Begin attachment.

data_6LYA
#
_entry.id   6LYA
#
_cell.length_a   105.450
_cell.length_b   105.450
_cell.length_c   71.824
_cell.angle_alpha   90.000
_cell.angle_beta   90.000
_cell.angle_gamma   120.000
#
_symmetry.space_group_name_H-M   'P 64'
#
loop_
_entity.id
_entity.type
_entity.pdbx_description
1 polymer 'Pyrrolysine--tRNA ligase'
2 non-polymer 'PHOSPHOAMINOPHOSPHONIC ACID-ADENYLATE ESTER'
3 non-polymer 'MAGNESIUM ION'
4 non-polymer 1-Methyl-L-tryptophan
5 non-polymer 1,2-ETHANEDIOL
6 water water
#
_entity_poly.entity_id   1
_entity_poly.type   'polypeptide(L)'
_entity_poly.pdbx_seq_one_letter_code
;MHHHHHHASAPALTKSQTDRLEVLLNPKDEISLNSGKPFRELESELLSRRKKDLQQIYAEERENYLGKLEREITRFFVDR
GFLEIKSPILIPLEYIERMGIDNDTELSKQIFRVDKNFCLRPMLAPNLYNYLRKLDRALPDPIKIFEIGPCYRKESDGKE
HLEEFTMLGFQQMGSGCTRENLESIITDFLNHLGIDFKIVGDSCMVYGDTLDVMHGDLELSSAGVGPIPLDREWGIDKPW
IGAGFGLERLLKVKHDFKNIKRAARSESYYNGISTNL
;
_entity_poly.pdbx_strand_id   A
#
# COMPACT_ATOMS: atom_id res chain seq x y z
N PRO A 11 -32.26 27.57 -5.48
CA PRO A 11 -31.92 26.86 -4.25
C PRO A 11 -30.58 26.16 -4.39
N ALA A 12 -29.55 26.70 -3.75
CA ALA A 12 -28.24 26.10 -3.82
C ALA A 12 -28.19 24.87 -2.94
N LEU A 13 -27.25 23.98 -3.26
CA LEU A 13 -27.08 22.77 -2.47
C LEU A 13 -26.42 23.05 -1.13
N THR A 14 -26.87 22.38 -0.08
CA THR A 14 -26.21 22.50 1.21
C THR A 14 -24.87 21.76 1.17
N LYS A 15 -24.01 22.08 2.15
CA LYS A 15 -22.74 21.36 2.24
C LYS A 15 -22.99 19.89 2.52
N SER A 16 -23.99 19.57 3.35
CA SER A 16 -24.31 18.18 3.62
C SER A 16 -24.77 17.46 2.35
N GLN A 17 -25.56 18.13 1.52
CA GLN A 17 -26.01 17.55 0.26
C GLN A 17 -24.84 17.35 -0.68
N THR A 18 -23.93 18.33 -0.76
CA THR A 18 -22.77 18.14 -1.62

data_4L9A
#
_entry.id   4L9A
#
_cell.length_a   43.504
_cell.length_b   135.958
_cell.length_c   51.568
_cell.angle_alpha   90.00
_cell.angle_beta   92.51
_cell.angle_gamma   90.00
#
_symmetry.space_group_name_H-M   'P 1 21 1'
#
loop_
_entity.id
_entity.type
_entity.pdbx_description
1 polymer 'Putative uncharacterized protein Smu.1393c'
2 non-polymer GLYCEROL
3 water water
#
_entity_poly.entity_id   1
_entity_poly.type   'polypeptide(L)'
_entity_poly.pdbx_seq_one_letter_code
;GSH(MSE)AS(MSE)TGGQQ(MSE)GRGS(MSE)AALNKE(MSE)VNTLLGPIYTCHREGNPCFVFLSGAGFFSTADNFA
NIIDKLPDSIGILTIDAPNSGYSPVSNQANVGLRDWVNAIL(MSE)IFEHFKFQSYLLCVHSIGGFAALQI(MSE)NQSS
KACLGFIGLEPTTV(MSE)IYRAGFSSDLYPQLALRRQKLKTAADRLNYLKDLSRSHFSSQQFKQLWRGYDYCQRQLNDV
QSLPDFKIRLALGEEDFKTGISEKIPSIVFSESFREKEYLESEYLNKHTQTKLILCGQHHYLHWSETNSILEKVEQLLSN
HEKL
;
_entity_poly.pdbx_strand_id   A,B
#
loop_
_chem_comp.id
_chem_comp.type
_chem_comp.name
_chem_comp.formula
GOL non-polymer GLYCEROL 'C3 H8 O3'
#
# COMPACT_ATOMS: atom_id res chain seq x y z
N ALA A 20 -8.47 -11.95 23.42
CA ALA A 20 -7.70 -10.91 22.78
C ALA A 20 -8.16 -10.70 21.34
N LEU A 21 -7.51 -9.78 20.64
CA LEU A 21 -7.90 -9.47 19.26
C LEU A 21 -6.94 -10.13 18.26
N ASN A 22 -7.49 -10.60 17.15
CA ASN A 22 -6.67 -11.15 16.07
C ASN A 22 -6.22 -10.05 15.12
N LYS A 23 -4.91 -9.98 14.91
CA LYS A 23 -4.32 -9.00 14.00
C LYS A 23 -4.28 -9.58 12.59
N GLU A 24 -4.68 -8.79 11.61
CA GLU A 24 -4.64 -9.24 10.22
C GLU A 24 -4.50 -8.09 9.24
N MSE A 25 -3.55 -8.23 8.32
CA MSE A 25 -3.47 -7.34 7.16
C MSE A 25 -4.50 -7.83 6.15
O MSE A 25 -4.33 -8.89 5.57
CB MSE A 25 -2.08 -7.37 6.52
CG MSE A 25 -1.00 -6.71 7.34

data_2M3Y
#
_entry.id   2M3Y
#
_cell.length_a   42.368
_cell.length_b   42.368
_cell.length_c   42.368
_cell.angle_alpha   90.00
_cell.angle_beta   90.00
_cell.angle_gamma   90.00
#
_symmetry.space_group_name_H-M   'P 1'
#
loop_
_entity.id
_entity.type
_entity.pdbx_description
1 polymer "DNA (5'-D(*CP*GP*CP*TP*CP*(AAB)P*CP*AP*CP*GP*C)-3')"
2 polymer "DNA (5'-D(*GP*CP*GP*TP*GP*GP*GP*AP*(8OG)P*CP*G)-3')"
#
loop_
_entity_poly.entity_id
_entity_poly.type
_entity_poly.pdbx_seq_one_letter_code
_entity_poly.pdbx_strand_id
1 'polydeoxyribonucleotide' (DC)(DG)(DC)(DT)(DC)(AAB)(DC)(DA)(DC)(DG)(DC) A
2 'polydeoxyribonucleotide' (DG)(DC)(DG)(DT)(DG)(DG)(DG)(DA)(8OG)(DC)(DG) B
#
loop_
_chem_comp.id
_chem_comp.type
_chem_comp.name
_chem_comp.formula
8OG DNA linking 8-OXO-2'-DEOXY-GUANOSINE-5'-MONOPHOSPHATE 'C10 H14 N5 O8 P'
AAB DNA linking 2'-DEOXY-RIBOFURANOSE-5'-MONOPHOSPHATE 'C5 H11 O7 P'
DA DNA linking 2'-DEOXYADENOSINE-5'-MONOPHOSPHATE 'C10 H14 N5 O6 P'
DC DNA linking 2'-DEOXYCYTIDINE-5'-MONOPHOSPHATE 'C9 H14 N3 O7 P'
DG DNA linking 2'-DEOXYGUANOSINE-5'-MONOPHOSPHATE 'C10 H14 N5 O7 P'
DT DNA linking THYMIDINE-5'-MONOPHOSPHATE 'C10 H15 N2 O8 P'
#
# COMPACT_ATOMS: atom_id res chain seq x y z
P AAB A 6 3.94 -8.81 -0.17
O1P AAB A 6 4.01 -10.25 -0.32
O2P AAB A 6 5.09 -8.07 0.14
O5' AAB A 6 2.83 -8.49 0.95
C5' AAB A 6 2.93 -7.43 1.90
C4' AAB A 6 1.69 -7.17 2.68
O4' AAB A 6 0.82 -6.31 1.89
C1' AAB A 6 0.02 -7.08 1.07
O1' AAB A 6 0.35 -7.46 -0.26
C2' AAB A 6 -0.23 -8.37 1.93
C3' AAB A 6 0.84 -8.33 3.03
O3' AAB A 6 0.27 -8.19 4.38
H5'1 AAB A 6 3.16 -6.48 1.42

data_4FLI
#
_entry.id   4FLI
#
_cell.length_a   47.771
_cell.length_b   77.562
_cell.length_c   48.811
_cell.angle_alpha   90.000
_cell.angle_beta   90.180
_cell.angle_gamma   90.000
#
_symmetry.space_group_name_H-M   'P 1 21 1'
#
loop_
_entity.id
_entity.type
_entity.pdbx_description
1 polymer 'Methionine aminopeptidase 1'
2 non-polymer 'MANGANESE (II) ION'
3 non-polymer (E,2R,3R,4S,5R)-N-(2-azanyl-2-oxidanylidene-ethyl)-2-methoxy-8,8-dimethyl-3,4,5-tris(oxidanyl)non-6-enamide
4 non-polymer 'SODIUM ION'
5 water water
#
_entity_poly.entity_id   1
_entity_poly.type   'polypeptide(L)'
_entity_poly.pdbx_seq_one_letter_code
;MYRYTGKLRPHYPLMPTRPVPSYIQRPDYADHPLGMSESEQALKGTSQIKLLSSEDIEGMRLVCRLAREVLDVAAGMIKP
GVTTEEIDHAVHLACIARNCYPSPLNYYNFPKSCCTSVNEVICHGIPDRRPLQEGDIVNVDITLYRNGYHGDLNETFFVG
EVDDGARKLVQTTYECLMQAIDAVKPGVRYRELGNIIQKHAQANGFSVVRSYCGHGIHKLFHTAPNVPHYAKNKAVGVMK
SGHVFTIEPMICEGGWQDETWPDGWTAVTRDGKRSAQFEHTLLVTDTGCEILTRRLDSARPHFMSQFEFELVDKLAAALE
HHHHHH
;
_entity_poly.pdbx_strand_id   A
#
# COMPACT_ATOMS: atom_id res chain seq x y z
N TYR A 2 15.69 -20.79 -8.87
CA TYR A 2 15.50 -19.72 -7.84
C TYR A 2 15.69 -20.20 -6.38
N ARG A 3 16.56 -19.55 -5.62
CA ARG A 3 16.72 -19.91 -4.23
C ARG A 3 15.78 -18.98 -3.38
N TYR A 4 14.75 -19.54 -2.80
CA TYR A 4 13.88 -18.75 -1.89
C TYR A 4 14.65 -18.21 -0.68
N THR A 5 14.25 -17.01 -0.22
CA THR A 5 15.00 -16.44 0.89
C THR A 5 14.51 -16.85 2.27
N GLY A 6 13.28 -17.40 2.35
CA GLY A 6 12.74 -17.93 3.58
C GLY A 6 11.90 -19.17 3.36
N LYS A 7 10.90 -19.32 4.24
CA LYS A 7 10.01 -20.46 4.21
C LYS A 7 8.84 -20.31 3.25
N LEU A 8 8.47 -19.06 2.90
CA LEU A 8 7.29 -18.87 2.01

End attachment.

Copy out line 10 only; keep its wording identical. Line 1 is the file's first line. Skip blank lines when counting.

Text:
_cell.angle_gamma   120.000